Saturday, February 25, 2012

'Friends of Syria' try to isolate Assad further

 British Channel 4 carried this blood chilling report about the siege and shelling of Homs on 22 February. The same day reporters Narie Covin (SndayTimes) and the French photographer Rému Ochlik were killed in Homs by a rocket.

Representatives of more than 70 nations in Tunisia for the "Friends of Syria" meeting have called for an immediate end to violence in the country and for new sanctions on the government of President Bashar al-Assad.
In a final declaration on Friday, the group also called to allow for humanitarian aid to be brought in.
It vowed to "press the Syrian regime to stop all acts of violence" by enforcing current sanctions and introducing new ones, including with travel bans, asset freezes, ceasing oil purchases, reducing diplomatic ties and preventing the shipment of arms.

"[Friends of Syria] demanded that the Syrian regime immediately permit humanitarian agencies to deliver vital relief goods and services to civilians affected by the violence," the declaration said.
The group also recognised the main opposition umbrella group, the Syrian National Council (SNC), as "a legitimate representative of Syrians seeking peaceful democratic change" but fell short of giving it exclusive recognition.
 The declaration did not fully endorse some Arab calls for peacekeepers to be deployed to Syria, with the declaration saying only that it "noted the Arab League's request to the United Nations Security Council to issue a resolution to form a joint Arab-UN peacekeeping force".
Prior to the declaration, Saudi Arabia and Qatar pushed for a more forceful intervention in Syria, with Saud al-Faisal, the Saudi foreign minister, saying he supported the arming of opposition fighters.
Faisal said Syrians had the right to defend themselves against a crackdown by security forces that has left thousands dead.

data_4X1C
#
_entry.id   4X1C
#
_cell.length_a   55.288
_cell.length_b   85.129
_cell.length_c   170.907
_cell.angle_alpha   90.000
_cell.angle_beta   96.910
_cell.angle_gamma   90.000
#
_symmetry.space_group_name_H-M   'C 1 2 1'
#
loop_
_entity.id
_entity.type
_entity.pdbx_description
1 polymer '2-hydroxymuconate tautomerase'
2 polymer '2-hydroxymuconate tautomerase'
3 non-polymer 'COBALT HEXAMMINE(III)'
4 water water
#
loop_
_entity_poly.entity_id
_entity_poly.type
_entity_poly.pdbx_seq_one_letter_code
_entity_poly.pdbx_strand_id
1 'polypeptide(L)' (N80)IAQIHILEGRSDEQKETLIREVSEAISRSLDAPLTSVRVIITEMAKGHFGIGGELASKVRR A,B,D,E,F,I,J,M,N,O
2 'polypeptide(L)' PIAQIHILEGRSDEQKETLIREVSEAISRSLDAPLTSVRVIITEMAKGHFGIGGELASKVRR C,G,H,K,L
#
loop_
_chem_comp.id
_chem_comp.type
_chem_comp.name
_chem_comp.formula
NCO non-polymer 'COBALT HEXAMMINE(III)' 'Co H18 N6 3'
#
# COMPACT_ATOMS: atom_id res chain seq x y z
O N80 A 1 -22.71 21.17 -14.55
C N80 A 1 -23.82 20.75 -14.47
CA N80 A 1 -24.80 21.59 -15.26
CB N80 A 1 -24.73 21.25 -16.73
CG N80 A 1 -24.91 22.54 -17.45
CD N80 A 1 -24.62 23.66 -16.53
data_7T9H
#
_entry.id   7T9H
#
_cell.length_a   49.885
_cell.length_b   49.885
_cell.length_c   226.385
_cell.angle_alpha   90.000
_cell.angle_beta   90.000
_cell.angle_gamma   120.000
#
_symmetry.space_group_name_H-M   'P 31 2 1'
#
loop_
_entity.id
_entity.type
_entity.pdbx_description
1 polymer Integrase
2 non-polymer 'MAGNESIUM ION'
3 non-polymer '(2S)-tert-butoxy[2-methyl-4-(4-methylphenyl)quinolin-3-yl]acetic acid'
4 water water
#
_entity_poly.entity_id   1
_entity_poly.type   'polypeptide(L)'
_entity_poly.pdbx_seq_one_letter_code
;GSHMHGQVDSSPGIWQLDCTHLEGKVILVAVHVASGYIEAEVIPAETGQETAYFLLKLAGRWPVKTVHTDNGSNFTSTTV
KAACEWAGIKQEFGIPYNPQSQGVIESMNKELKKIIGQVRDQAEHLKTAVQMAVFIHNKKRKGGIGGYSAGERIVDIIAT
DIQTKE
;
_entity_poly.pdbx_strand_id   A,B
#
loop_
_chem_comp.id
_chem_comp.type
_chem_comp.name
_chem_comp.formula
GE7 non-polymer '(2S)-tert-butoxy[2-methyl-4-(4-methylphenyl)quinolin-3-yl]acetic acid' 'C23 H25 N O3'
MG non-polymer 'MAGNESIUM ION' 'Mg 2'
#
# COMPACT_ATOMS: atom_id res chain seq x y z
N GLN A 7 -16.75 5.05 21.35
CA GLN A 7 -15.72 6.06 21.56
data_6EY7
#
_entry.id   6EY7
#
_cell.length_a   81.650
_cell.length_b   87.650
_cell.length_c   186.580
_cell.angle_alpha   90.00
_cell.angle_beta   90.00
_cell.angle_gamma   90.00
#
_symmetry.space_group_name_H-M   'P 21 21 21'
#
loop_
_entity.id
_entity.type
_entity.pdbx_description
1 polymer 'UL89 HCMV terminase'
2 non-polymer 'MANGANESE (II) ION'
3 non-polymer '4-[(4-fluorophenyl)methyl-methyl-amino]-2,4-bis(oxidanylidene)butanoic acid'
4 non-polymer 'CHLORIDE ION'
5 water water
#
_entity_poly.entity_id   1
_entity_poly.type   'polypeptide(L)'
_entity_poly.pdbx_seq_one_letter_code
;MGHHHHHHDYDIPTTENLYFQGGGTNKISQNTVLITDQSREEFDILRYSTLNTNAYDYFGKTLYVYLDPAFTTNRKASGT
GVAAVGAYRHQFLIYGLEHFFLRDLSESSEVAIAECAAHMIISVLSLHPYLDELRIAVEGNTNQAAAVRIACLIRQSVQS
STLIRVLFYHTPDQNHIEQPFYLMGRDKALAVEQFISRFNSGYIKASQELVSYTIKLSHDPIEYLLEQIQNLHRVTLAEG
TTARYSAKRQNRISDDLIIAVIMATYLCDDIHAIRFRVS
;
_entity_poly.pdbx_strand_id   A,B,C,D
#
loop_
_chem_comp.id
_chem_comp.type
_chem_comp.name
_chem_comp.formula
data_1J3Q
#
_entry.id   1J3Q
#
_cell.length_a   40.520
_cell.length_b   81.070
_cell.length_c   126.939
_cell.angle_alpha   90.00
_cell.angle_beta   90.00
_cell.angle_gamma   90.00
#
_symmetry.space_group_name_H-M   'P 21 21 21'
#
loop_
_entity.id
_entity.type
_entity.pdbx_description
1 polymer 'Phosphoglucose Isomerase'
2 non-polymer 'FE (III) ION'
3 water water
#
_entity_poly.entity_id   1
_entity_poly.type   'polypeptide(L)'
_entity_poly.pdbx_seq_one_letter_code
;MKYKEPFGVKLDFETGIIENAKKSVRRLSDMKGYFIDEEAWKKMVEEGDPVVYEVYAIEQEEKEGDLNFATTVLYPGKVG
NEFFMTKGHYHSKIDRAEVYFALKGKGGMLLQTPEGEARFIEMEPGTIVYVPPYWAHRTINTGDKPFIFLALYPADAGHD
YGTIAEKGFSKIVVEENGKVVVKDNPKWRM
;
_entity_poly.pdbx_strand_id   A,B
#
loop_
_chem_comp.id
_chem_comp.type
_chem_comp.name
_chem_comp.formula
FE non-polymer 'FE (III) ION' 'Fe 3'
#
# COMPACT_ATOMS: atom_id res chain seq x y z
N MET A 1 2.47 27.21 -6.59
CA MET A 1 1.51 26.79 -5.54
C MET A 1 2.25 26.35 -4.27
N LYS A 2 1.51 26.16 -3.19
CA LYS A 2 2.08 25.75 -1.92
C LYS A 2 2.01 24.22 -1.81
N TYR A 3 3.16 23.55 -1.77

US Secretary of State Hilary Clinton forcefully criticised Russia and China which did not attend the Tunis conference. "They are setting themselves not only against the Syrian people but also the entire Arab awakening. It's quite distressing to see permanent members of the Security Council using their veto when people are being murdered - women, children, brave young men -- houses are being destroyed. It is just despicable."
 Meanwhile Assad's forces killed 103 people in Syria on Friday in the bombardment of the besieged city of Homs and in attacks on the countryside of Hama and the east and north of the country, the activist group Local Coordination Committees said. Most of those killed were civilians, including 14 children and one woman, it said.

Earlier, the UN and the Arab League appointed Kofi Annan, a former UN secretary-general, to act as a joint special envoy on Syria. He "will consult broadly and engage" with all sides inside Syria and out, "to end the violence and the humanitarian crisis," a UN statement said.
Annan is backed by a UN general assembly resolution and Arab League resolutions that support the league's plan for Mr Al Assad to delegate power to a vice president while a national unity government is formed ahead of elections. He will try to "facilitate a peaceful Syrian-led and inclusive political solution that meets the democratic aspirations of the Syrian people," the statement added. Russia yesterday welcomed Mr Annan's appointment. A western diplomat said that efforts by the UN Secretary General Ban Ki-moon to find an Arab envoy had failed because of the difficulty in appointing someone acceptable to both Mr Al Assad and the opposition.

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